Mystery of bank's vault is a shut-and-open case Classified ad finds combination to safe

April 14, 1993|By Sandy Banisky | Sandy Banisky,Staff Writer

All banks have vaults. Most banks have vaults they can open.

Last week, construction workers renovating the old Vermont Federal building accidentally shut the door to its room-sized safe. No one had the combination. The new tenant, Harbor Bank, faced the prospect of a grand opening next week with no place to put the money.

Larry Boltansky, one of the owners of the West Fayette Street building had three options: Pay a locksmith up to $10,000, scour Maryland prisons for a safecracker, or hunt down a Vermont Federal employee with a good memory.

He picked the cheapest legal course and ran an ad:

"Reward -- Vermont Federal former officials familiar with vault safe combination at 25 W. Fayette St. please call Larry."

Only one person responded to the ad that ran in The Sun classifieds and on the paper's back page.

But that was enough.

A 20-year Vermont Federal employee called Saturday to say she'd opened that vault daily for years, before the bank closed a half-dozen years ago. Monday she arrived at the building to open it one more time.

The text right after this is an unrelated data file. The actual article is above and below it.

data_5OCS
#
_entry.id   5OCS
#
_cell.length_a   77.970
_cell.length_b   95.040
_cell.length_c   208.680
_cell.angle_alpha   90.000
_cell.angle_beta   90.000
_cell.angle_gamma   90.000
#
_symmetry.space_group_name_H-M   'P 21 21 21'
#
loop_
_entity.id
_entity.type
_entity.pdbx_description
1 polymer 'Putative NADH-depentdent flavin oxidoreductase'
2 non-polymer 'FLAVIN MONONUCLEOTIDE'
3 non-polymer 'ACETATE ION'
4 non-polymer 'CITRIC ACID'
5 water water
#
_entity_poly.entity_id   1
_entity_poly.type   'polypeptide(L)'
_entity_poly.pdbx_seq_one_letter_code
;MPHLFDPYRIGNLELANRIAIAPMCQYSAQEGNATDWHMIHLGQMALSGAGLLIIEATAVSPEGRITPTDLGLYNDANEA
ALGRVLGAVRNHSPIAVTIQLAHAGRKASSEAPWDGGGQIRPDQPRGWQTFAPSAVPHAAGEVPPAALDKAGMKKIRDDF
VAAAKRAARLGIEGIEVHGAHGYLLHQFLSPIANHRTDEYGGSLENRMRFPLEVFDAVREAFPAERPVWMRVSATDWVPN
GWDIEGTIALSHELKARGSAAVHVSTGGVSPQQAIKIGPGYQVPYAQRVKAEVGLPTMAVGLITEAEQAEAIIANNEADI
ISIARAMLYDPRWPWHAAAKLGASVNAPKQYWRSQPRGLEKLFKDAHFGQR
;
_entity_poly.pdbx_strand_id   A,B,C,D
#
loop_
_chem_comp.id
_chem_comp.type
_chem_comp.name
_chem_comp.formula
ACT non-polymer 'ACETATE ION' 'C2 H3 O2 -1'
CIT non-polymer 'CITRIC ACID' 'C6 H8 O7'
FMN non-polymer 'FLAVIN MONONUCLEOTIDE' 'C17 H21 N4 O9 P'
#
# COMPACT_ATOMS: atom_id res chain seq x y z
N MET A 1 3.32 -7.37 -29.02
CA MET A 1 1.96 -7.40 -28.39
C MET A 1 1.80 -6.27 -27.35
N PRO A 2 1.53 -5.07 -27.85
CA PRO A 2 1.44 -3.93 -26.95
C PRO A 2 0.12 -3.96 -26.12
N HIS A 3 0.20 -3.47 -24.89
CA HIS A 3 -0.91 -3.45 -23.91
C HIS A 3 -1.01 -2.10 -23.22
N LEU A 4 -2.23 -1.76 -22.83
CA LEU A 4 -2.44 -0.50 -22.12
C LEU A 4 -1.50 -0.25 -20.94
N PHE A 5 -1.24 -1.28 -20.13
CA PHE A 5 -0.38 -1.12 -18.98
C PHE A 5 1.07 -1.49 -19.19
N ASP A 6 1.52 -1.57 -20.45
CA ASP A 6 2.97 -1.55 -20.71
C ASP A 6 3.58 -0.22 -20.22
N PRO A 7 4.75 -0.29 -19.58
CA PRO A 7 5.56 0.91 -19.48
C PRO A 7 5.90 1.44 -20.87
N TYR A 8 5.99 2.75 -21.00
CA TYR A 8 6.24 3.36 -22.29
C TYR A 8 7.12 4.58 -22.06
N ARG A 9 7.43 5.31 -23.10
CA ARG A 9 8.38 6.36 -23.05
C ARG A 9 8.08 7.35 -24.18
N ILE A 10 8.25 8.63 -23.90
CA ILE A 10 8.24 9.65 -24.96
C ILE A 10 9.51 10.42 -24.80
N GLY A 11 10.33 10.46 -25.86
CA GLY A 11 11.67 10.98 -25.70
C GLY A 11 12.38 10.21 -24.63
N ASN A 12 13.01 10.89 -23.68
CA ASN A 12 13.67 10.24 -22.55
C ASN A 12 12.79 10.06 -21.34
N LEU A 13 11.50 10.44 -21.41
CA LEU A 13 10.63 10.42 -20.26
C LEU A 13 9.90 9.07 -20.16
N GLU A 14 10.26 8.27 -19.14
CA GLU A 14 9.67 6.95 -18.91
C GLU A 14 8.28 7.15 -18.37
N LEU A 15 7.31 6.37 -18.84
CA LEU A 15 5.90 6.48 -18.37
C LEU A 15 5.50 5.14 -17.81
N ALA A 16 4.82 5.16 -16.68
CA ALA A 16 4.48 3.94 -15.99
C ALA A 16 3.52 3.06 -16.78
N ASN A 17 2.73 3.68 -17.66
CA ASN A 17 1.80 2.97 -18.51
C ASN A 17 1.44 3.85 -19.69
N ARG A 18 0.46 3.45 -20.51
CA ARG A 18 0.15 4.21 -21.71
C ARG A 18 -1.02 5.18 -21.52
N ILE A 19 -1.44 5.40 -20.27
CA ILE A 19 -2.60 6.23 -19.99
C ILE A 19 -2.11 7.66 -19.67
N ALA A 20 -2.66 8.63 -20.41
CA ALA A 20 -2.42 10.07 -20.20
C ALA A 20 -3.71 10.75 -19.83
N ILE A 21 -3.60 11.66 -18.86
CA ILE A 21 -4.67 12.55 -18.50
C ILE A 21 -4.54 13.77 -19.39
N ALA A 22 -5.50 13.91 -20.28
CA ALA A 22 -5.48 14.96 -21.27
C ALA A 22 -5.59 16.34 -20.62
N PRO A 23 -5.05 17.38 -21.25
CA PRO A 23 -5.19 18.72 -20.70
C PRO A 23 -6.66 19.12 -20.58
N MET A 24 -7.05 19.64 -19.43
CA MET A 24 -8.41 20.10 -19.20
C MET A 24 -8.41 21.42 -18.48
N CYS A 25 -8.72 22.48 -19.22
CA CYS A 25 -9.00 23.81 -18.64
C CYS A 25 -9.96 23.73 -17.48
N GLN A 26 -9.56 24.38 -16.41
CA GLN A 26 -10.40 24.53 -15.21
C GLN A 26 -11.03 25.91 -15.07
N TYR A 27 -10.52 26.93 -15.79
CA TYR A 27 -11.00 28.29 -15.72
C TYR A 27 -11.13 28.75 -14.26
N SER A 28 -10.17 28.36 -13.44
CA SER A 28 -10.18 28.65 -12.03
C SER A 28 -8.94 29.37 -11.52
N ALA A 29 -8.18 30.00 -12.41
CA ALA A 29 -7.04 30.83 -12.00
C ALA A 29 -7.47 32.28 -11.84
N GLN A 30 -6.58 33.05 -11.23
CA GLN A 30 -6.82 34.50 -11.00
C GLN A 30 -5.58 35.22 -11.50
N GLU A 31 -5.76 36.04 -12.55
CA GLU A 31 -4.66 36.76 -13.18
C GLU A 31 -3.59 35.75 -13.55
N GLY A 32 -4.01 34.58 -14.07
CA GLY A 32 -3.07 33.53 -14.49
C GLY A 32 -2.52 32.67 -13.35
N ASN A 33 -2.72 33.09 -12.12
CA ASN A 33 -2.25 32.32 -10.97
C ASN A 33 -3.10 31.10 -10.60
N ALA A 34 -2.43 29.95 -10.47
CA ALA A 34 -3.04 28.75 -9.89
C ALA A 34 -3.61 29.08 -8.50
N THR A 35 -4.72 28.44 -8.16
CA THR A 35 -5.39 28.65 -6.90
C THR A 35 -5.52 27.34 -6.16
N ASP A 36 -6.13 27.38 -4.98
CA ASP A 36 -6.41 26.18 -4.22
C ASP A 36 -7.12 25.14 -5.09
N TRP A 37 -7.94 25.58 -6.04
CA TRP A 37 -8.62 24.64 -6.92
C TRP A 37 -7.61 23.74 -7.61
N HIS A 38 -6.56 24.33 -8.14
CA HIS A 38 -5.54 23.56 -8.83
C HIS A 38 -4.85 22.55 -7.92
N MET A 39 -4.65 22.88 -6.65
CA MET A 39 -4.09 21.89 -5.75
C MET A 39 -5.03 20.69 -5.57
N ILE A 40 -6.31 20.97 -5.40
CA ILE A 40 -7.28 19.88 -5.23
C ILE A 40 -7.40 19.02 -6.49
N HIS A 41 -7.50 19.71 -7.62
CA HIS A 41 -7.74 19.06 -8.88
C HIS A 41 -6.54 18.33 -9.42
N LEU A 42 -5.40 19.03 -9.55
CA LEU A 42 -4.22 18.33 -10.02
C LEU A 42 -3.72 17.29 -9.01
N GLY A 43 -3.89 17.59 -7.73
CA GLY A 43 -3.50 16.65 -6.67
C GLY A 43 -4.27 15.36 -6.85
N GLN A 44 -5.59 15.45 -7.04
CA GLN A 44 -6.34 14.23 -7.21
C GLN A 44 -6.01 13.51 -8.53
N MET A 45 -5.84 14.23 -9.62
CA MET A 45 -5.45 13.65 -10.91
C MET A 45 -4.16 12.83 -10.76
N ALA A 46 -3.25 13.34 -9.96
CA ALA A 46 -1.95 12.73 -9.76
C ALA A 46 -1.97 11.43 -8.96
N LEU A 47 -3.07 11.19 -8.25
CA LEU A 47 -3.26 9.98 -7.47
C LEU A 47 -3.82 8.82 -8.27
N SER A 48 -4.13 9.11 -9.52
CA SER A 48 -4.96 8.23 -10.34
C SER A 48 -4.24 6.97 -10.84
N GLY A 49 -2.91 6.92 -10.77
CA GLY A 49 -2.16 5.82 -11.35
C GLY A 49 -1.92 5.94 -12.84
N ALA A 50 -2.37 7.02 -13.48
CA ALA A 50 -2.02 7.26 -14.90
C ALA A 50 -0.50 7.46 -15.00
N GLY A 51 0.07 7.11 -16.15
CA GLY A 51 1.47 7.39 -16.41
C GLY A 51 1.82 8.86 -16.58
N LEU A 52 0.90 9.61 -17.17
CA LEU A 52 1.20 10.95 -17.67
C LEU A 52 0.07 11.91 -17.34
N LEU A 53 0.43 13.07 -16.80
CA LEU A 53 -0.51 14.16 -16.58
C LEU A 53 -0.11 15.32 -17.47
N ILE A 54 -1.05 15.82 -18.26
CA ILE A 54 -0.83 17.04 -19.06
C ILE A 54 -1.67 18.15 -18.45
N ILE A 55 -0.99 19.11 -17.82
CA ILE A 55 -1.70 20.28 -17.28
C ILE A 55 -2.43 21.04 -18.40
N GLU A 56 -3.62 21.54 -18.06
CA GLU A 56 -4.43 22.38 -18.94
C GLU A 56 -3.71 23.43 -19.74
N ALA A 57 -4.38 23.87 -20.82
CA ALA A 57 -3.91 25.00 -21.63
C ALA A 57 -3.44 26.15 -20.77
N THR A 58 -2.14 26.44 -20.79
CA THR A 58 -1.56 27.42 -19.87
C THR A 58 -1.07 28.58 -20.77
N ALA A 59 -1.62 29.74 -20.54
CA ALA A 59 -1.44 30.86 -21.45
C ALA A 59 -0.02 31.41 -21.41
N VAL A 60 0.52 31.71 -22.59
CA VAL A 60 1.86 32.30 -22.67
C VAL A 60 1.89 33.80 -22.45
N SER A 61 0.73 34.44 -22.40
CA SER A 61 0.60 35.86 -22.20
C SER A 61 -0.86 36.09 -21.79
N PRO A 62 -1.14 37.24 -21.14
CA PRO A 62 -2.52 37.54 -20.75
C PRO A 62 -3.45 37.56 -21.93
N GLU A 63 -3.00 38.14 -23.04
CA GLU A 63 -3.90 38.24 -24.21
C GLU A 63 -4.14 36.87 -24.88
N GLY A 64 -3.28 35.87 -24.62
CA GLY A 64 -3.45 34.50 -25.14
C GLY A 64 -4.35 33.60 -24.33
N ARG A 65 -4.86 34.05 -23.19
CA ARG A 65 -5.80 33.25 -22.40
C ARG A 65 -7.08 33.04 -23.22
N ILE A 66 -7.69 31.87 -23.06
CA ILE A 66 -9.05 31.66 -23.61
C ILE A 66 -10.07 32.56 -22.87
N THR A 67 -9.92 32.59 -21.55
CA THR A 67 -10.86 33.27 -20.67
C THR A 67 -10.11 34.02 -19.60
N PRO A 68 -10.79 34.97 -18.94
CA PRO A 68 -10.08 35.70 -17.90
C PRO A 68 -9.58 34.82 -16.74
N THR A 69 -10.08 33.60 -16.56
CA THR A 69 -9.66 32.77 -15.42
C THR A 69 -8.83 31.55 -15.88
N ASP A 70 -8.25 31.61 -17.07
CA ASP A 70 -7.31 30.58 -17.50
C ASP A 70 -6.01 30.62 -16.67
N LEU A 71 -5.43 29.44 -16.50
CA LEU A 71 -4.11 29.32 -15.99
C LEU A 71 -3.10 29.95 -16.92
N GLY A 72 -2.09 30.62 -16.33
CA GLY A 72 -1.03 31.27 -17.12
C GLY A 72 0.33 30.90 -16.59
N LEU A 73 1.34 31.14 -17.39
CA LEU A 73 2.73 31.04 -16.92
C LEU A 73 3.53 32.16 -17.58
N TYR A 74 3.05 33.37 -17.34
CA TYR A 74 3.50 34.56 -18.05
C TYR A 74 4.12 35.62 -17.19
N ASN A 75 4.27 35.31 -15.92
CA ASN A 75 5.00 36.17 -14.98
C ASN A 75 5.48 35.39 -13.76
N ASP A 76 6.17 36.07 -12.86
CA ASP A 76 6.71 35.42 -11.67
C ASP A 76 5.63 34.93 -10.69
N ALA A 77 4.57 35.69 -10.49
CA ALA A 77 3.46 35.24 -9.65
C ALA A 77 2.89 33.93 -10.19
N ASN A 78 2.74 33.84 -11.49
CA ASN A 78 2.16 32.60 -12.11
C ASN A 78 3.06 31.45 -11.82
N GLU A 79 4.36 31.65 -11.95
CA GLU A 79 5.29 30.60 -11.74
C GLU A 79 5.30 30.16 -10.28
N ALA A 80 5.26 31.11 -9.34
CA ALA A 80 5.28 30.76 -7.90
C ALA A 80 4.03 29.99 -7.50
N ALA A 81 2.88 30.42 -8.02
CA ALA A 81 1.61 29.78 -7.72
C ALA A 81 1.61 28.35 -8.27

The woman, who asked Mr. Boltansky not to reveal her name, stopped by on her lunch hour. "I introduced myself. She introduced herself. She was a little bit suspicious. She wanted to make sure we weren't some guys breaking into the safe."

And then, without ceremony -- "Just me praying in the corner," Mr. Boltansky said -- she went to work.

The operation might take time, she warned. But in less than a minute, she had the door open. Mr. Boltansky didn't cheer, just sighed deeply and gave her the reward -- the size of which he wouldn't reveal. If she'd failed, the only way in would have been a high-tech operation involving diamond drill bits and cutting through steel walls, the locksmith had told him.

What if the door slams shut again before Harbor Bank moves in?

"We wrote down the combination," Mr. Boltansky said.

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